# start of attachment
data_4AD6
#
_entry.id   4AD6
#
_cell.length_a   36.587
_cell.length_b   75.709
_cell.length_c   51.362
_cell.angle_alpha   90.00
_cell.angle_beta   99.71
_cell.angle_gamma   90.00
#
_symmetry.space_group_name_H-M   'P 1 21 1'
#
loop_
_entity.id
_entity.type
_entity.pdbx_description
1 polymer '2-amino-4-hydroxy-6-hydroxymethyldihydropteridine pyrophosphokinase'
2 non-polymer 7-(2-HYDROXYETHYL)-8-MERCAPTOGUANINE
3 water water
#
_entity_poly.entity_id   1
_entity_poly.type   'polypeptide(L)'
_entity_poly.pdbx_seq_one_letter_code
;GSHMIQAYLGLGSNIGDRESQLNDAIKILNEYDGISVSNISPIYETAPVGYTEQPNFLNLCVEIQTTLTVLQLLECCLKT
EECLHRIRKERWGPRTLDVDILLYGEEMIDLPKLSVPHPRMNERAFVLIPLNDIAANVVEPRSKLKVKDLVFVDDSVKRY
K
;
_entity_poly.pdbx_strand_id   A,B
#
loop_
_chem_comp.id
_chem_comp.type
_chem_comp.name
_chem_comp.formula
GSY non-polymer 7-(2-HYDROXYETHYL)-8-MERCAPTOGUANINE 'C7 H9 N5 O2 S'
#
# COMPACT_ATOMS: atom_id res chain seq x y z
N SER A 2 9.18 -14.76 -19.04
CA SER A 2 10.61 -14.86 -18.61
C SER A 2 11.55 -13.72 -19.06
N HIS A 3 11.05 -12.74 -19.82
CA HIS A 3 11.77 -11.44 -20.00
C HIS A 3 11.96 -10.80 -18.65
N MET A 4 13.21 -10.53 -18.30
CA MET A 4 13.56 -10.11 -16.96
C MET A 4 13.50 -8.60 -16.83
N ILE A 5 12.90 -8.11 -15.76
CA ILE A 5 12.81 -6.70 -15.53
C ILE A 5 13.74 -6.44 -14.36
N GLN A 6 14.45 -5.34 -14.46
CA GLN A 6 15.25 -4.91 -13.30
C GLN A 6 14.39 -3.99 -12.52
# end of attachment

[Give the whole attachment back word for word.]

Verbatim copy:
data_4AD6
#
_entry.id   4AD6
#
_cell.length_a   36.587
_cell.length_b   75.709
_cell.length_c   51.362
_cell.angle_alpha   90.00
_cell.angle_beta   99.71
_cell.angle_gamma   90.00
#
_symmetry.space_group_name_H-M   'P 1 21 1'
#
loop_
_entity.id
_entity.type
_entity.pdbx_description
1 polymer '2-amino-4-hydroxy-6-hydroxymethyldihydropteridine pyrophosphokinase'
2 non-polymer 7-(2-HYDROXYETHYL)-8-MERCAPTOGUANINE
3 water water
#
_entity_poly.entity_id   1
_entity_poly.type   'polypeptide(L)'
_entity_poly.pdbx_seq_one_letter_code
;GSHMIQAYLGLGSNIGDRESQLNDAIKILNEYDGISVSNISPIYETAPVGYTEQPNFLNLCVEIQTTLTVLQLLECCLKT
EECLHRIRKERWGPRTLDVDILLYGEEMIDLPKLSVPHPRMNERAFVLIPLNDIAANVVEPRSKLKVKDLVFVDDSVKRY
K
;
_entity_poly.pdbx_strand_id   A,B
#
loop_
_chem_comp.id
_chem_comp.type
_chem_comp.name
_chem_comp.formula
GSY non-polymer 7-(2-HYDROXYETHYL)-8-MERCAPTOGUANINE 'C7 H9 N5 O2 S'
#
# COMPACT_ATOMS: atom_id res chain seq x y z
N SER A 2 9.18 -14.76 -19.04
CA SER A 2 10.61 -14.86 -18.61
C SER A 2 11.55 -13.72 -19.06
N HIS A 3 11.05 -12.74 -19.82
CA HIS A 3 11.77 -11.44 -20.00
C HIS A 3 11.96 -10.80 -18.65
N MET A 4 13.21 -10.53 -18.30
CA MET A 4 13.56 -10.11 -16.96
C MET A 4 13.50 -8.60 -16.83
N ILE A 5 12.90 -8.11 -15.76
CA ILE A 5 12.81 -6.70 -15.53
C ILE A 5 13.74 -6.44 -14.36
N GLN A 6 14.45 -5.34 -14.46
CA GLN A 6 15.25 -4.91 -13.30
C GLN A 6 14.39 -3.99 -12.52